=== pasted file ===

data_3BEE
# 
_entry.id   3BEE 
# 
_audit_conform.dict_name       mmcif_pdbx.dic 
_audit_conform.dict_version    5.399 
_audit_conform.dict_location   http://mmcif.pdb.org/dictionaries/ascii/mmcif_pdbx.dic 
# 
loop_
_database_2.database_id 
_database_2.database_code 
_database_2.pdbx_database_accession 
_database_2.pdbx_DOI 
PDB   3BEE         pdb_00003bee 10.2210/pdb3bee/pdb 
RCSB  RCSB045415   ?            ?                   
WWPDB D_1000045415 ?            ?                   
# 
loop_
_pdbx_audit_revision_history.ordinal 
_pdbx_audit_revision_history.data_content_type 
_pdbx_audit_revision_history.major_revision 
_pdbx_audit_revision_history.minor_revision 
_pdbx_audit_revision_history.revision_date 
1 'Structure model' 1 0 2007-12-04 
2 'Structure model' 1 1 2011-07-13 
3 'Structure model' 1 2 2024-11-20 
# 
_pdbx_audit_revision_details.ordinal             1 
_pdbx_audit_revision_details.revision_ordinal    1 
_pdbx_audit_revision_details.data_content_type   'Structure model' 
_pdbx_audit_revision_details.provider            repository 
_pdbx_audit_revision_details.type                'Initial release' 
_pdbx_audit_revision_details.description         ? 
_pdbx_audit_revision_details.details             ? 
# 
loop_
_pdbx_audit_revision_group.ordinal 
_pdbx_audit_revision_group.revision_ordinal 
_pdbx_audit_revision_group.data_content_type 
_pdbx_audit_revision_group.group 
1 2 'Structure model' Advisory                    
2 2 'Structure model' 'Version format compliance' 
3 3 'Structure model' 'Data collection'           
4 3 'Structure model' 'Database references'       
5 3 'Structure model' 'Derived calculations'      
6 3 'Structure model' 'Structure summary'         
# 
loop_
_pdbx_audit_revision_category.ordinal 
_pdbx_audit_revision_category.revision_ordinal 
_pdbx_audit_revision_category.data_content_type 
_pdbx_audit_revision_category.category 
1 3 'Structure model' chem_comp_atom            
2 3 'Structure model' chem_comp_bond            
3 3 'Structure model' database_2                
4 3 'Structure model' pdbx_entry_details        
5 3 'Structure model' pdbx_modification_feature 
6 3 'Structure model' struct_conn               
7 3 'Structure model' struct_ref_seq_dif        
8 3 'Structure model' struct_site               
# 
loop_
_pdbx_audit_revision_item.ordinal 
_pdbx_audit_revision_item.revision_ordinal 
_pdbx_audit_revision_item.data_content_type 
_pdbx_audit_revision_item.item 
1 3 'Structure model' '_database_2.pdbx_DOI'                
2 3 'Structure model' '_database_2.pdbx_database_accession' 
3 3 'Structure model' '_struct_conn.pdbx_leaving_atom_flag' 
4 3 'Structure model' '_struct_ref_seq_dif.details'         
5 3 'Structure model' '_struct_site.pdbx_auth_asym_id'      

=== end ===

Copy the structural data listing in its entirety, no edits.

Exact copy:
data_3BEE
# 
_entry.id   3BEE 
# 
_audit_conform.dict_name       mmcif_pdbx.dic 
_audit_conform.dict_version    5.399 
_audit_conform.dict_location   http://mmcif.pdb.org/dictionaries/ascii/mmcif_pdbx.dic 
# 
loop_
_database_2.database_id 
_database_2.database_code 
_database_2.pdbx_database_accession 
_database_2.pdbx_DOI 
PDB   3BEE         pdb_00003bee 10.2210/pdb3bee/pdb 
RCSB  RCSB045415   ?            ?                   
WWPDB D_1000045415 ?            ?                   
# 
loop_
_pdbx_audit_revision_history.ordinal 
_pdbx_audit_revision_history.data_content_type 
_pdbx_audit_revision_history.major_revision 
_pdbx_audit_revision_history.minor_revision 
_pdbx_audit_revision_history.revision_date 
1 'Structure model' 1 0 2007-12-04 
2 'Structure model' 1 1 2011-07-13 
3 'Structure model' 1 2 2024-11-20 
# 
_pdbx_audit_revision_details.ordinal             1 
_pdbx_audit_revision_details.revision_ordinal    1 
_pdbx_audit_revision_details.data_content_type   'Structure model' 
_pdbx_audit_revision_details.provider            repository 
_pdbx_audit_revision_details.type                'Initial release' 
_pdbx_audit_revision_details.description         ? 
_pdbx_audit_revision_details.details             ? 
# 
loop_
_pdbx_audit_revision_group.ordinal 
_pdbx_audit_revision_group.revision_ordinal 
_pdbx_audit_revision_group.data_content_type 
_pdbx_audit_revision_group.group 
1 2 'Structure model' Advisory                    
2 2 'Structure model' 'Version format compliance' 
3 3 'Structure model' 'Data collection'           
4 3 'Structure model' 'Database references'       
5 3 'Structure model' 'Derived calculations'      
6 3 'Structure model' 'Structure summary'         
# 
loop_
_pdbx_audit_revision_category.ordinal 
_pdbx_audit_revision_category.revision_ordinal 
_pdbx_audit_revision_category.data_content_type 
_pdbx_audit_revision_category.category 
1 3 'Structure model' chem_comp_atom            
2 3 'Structure model' chem_comp_bond            
3 3 'Structure model' database_2                
4 3 'Structure model' pdbx_entry_details        
5 3 'Structure model' pdbx_modification_feature 
6 3 'Structure model' struct_conn               
7 3 'Structure model' struct_ref_seq_dif        
8 3 'Structure model' struct_site               
# 
loop_
_pdbx_audit_revision_item.ordinal 
_pdbx_audit_revision_item.revision_ordinal 
_pdbx_audit_revision_item.data_content_type 
_pdbx_audit_revision_item.item 
1 3 'Structure model' '_database_2.pdbx_DOI'                
2 3 'Structure model' '_database_2.pdbx_database_accession' 
3 3 'Structure model' '_struct_conn.pdbx_leaving_atom_flag' 
4 3 'Structure model' '_struct_ref_seq_dif.details'         
5 3 'Structure model' '_struct_site.pdbx_auth_asym_id'      